An atmospheric wilderness mystery, set in the near future
In a lonely valley, deep in the mountains, a ranger watches over the last surviving grizzly bear.
With the natural world exhausted and in tatters, Ben has dedicated himself to protecting this single fragment of the wild.
One night, he hears voices in the valley – poachers, come to hunt his bear.
A heart-pounding chase begins, crossing forests and mountainsides, passing centuries of human ruins. Sometimes hunter, sometimes prey – Ben must choose the bear’s fate and his own.
Is he willing to lay down his life for a dying breed?
Is he willing to kill for it?
I spotted this novel what feels like a very long time ago — it was the cover, really, as well as the suggestion of an environmentally damaged near-future (at the time, the full synopsis wasn’t available). I read it shortly before it was published, and enjoyed it quite a bit. A shorter novel, and one that focuses more on atmosphere and place than plot (though there is one, so no fear), it was an excellent introduction to Somer’s work.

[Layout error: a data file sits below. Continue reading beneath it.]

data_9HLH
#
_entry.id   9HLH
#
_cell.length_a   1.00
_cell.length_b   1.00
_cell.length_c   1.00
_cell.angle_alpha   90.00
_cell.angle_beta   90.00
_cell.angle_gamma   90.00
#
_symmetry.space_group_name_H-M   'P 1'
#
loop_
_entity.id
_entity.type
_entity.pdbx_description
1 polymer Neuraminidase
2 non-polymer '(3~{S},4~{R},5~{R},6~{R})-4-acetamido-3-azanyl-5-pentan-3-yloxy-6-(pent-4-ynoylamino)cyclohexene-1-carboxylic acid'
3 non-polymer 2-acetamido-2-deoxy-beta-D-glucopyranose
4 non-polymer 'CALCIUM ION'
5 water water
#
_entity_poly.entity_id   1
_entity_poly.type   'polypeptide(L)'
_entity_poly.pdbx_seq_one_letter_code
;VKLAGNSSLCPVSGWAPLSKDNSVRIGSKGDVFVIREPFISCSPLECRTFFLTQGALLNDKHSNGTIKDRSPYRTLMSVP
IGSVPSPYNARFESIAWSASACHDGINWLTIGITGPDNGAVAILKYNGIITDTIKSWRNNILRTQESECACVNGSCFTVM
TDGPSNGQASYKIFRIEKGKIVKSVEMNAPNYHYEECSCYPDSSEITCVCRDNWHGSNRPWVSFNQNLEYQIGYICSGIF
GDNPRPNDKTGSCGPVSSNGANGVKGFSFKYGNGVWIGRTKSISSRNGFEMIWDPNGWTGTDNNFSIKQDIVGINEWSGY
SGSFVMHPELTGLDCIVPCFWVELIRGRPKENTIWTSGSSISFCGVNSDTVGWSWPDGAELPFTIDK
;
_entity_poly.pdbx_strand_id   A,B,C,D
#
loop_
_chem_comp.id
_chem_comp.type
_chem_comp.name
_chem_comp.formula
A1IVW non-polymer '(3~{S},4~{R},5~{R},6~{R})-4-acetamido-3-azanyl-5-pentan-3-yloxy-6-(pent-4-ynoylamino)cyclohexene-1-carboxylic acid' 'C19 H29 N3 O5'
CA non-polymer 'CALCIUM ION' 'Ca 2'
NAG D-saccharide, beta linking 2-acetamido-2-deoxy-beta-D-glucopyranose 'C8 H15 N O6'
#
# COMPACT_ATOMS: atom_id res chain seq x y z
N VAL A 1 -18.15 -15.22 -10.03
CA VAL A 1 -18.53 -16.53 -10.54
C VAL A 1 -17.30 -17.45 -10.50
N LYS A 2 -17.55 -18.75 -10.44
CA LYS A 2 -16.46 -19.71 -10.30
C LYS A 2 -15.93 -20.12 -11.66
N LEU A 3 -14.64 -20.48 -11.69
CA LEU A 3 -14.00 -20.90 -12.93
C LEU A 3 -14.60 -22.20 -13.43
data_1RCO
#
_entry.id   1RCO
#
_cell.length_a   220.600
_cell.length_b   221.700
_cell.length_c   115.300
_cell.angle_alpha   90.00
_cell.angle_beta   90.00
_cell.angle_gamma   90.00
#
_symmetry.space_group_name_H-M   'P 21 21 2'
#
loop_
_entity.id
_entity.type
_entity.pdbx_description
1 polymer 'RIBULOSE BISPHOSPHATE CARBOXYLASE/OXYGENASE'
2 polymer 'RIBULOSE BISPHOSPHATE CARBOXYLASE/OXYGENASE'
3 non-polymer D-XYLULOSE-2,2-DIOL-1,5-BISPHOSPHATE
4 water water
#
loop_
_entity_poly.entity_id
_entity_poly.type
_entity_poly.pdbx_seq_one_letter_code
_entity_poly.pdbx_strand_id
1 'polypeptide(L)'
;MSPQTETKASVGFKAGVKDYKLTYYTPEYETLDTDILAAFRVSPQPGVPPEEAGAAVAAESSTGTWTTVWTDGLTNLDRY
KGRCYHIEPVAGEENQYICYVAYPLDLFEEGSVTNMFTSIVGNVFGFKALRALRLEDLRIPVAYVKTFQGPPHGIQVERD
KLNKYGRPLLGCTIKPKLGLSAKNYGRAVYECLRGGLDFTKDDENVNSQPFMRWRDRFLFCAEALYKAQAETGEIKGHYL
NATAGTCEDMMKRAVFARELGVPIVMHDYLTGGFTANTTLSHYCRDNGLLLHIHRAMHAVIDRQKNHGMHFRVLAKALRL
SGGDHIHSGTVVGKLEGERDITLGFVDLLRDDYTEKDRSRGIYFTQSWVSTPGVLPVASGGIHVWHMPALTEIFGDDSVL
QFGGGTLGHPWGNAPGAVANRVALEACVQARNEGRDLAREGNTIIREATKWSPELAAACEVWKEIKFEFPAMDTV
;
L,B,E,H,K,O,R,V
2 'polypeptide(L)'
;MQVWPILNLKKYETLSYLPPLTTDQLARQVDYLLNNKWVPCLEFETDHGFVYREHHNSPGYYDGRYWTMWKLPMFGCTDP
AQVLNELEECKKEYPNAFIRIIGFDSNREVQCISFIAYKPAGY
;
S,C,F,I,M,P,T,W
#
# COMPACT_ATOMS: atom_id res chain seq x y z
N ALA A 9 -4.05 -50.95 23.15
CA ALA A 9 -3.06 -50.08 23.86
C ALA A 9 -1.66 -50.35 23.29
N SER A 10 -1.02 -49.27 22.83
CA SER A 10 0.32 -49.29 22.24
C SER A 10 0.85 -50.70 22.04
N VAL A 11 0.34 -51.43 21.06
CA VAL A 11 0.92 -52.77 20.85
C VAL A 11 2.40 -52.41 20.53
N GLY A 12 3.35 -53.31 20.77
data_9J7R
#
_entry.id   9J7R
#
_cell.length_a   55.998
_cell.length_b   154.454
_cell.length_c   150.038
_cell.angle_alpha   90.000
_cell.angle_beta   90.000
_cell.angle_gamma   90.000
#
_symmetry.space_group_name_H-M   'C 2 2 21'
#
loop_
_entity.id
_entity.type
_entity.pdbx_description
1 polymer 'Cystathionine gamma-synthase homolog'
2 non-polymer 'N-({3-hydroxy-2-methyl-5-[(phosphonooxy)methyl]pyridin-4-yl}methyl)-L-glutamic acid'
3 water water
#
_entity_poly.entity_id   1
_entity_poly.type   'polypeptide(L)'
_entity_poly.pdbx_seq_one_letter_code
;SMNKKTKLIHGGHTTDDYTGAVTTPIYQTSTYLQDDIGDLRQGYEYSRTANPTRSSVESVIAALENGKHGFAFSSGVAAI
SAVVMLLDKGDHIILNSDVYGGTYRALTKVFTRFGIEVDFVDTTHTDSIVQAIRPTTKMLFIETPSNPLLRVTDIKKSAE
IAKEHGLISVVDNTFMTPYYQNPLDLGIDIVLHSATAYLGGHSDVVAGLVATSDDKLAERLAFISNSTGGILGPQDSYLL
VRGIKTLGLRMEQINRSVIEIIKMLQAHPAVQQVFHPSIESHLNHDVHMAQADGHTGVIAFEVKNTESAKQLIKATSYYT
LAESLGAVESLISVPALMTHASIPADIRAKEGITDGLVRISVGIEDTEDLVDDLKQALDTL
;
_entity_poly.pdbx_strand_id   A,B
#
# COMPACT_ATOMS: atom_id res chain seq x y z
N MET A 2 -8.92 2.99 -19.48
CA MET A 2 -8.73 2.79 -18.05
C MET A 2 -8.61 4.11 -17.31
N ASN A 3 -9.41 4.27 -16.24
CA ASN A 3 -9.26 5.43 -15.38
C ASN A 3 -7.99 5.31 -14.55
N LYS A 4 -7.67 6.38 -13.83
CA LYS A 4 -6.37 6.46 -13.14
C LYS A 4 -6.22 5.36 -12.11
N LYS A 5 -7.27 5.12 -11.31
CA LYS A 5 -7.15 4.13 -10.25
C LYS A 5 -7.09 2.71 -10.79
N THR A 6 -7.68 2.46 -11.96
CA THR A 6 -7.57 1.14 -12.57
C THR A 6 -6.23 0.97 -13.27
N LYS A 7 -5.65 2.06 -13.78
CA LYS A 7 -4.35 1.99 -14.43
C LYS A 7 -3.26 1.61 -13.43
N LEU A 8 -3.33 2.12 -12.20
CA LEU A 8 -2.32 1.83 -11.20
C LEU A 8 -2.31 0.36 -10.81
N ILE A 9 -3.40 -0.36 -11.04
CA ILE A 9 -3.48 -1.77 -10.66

In many ways, this is a climate change novel — not strictly speaking due to climate, but this is a future that is certainly caused by humanity’s voraciousness.
Watched the water tables drop, the dirt turn sour, the plastics pile up, and on and on. It was all in tiny increments, each seemingly manageable, but together … ecological exhaustion, they called it later.
Much of the population has fled the planet, but a fair number remain — unwilling or unable to leave their home planet. Some — including Ben — are happy to live their lives in the wilderness, to protect it at all costs. In Ben’s case, it’s the last bear, one that has gained a certain mythic quality in our protagonist’s mind: a sign that something is still great on this planet that has otherwise been despoiled by humanity’s relentless consumption. It’s not just Ben, of course, who is aware of the impact we have on nature. Somer sprinkles plenty of interesting, sharp observations throughout the novel.
‘Before we got fat,’ Arnott continues, ‘we burned the forests for better hunting grounds, dammed rivers to irrigate our crops, and engineered bigger tits for our chickens. Didn’t think anything of it until we were nations full of bored predators looking for a cause.’
An interesting, well-written novel. It is one seemingly more interested in atmosphere and description than plot-driven action (although, there is enough of that, too), Somer’s writing is really what sets this novel apart. His descriptions are evocative, and each scene and location is brilliantly brought to life on the page. The story is by turns contemplative, moving, depressing, wrenching, and yet even hopeful.
I’m certainly interested in reading anything else that Somer writes in the future.
Review copy received via NetGalley